Transition states for Diels-Alder reactions are strongly correlated, as evidenced by high-to-very-high M diagnostics, and therefore they require treatment by multireference methods. Multiconfiguration pair-density functional theory (MC-PDFT) combines a multiconfiguration wave function with a functional of the electron density and the on-top pair density to calculate the electronic energy for strongly correlated systems at a much lower cost than wave function methods that do not employ density functionals. Here we apply MC-PDFT to the Diels-Alder cycloaddition reaction of 1,3-butadiene with ethylene, where two kinds of reaction paths have been widely studied: concerted synchronous paths and diradical stepwise paths. The lowest-energy reaction path is now known to be a concerted synchronous one, and a method's ability to predict this is an important test. By comparison to the best available theoretical results in the literature, we test the accuracy of MC-PDFT with several choices of on-top functional for geometries and enthalpies of stable structures along both paths and for the transition state geometries. We also calculate the Arrhenius activation energies for both paths and compare these to experiment. We also compare to Kohn-Sham density functional theory (KS-DFT) with selected exchange-correlation functionals. CAS-PDFT gives consistently good energies and geometries for both the concerted and stepwise mechanisms, but none of the KS-DFT functionals gives accurate activation energies for both. The stepwise transition state is very strongly correlated, and MC-PDFT can treat it, but KS-DFT (which involves a single-configuration treatment) has larger errors. The results confirm that using a multiconfigurational reference function for strongly correlated transition states can significantly improve the reliability and that MC-PDFT can provide good accuracy at a much lower computational cost than competing multireference methods.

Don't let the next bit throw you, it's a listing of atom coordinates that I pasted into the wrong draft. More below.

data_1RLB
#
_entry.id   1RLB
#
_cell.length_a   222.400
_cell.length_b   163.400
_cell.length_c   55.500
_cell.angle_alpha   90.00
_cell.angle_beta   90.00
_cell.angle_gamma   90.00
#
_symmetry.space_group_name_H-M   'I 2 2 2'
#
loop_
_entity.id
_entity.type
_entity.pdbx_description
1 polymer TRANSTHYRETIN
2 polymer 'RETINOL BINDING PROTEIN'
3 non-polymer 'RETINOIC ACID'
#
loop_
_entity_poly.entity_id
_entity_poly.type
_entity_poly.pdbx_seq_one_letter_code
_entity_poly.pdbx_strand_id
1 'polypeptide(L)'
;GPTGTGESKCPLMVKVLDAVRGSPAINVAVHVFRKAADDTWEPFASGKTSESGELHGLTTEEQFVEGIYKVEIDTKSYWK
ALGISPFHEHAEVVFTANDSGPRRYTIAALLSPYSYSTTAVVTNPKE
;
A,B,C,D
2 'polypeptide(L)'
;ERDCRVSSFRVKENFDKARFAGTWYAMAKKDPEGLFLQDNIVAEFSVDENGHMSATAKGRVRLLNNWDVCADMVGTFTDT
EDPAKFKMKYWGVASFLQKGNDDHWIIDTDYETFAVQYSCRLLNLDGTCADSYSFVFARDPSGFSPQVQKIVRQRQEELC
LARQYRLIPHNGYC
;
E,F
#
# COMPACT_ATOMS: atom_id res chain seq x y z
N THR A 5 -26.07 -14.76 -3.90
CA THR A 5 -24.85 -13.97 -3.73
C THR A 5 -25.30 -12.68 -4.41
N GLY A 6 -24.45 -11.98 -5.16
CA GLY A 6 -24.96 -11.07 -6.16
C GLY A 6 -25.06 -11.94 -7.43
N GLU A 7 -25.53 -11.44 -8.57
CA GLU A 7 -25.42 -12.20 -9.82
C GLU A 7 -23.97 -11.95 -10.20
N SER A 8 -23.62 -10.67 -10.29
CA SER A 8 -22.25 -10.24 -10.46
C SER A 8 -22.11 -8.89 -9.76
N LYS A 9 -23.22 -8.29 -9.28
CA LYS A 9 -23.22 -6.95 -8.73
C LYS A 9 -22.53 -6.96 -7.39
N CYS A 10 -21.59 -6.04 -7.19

|Original language||English (US)|
|Number of pages||10|
|Journal||Journal of Physical Chemistry A|
|State||Published - Dec 1 2022|
Bibliographical noteFunding Information:
The authors are grateful to Laura Gagliardi for coadvising the project and to Andrew Sand for contributions to OpenMolcas that made the project possible. We thank the University of Minnesota’s Summer Undergraduate Research Fellowship in Computational and Theoretical Chemistry (SURF-CTC) and the Summer Lando/NSF REU (grant no. CHE-1851990) for funding. We thank the Minnesota Supercomputing Institute for computing resources. T.R.S. acknowledges that this material is based on the work supported by the National Science Foundation Graduate Research Fellowship Program under grant no. CON-75851, project no. 00074041. This work was also supported in part by the National Science Foundation under grant CHE-2054723. The opinions, findings, conclusions, and recommendations expressed in this article are those of the authors and do not necessarily reflect the views of the National Science Foundation.
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